A former band director and stay-at-home mom has championed a nonprofit organization that uses peer mentorship to provide musical performance experiences for students with special needs.

In 2006, after a decade of serving as a secondary band director and mentor teacher in Arizona, Julie Duty left the classroom to raise her three children. Duty’s principal, Marti Farmer, reassured her decision by stating, “There will always be children to teach, but yours will only be small once.”

Fast forward to 2020, and Duty has gone from being “a stay-at-home mom with no connections at all,” to knowing many important people in the music industry within just a couple of years. How did she do it? With passion, persistence, and purpose.

United Sound students practice counting rhythms at the Music for All Summer Symposium, 2019

United Sound students practice counting rhythms at the Music for All Summer Symposium, 2019. Photo: John Reichanadter

Duty remains dedicated to music education and community service as an adjudicator, advocate, conductor, grant writer, performer, and volunteer. Additionally, she serves as board member for Tempe Winds board of directors in Arizona, Music for All’s Advocacy in Action Committee, and the Institute for Composer Diversity’s Executive Council. However, she is most recognized as founder and executive director of United Sound, Inc., a nonprofit organization that collaborates with parents, educators, and school administrators to bring meaningful participation and inclusivity to the instrumental music classroom.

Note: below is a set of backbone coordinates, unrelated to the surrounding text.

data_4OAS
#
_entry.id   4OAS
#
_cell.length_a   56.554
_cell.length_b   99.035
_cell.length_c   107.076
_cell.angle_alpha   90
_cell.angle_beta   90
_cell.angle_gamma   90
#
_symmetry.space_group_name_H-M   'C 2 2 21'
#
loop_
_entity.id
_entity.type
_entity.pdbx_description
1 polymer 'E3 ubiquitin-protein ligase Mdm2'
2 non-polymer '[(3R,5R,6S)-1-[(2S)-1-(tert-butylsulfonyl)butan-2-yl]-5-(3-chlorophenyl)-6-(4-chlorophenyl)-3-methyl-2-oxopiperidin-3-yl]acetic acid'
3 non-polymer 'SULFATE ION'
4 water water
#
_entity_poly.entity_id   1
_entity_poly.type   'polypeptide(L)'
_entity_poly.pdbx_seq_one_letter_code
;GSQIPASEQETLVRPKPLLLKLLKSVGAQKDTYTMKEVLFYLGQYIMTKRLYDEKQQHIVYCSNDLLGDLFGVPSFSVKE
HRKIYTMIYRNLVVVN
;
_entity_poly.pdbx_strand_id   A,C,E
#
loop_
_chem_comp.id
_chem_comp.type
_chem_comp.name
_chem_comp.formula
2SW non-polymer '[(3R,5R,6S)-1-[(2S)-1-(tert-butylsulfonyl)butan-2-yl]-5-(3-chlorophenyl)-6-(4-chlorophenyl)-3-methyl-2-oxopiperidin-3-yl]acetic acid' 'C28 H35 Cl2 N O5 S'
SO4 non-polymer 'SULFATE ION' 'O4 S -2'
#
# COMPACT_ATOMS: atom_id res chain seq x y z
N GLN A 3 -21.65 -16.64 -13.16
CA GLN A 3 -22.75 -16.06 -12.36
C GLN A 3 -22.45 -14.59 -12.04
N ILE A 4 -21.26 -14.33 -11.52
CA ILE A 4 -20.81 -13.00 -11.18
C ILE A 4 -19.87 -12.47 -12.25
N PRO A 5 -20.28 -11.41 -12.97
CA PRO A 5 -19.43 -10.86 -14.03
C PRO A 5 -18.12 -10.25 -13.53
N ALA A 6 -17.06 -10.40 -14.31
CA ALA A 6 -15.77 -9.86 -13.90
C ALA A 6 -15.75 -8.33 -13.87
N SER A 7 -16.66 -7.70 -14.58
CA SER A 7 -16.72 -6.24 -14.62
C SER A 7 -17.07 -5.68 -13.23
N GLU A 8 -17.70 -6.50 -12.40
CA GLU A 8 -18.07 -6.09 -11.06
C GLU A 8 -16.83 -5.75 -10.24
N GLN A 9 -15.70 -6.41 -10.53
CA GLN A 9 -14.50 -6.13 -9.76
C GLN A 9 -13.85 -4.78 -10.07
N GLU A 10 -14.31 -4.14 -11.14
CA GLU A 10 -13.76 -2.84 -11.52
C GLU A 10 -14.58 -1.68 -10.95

Using the question, “Who belongs in music?” the United Sound mission is “to provide musical performance experiences for students with special needs through peer mentorship.” United Sound is a school-based instrumental music club for individuals with intellectual or developmental disabilities and their peers. Dedicated to promoting social involvement through shared ensemble performance experience, United Sound joins students with and without disabilities to learn and perform in the band or orchestra together.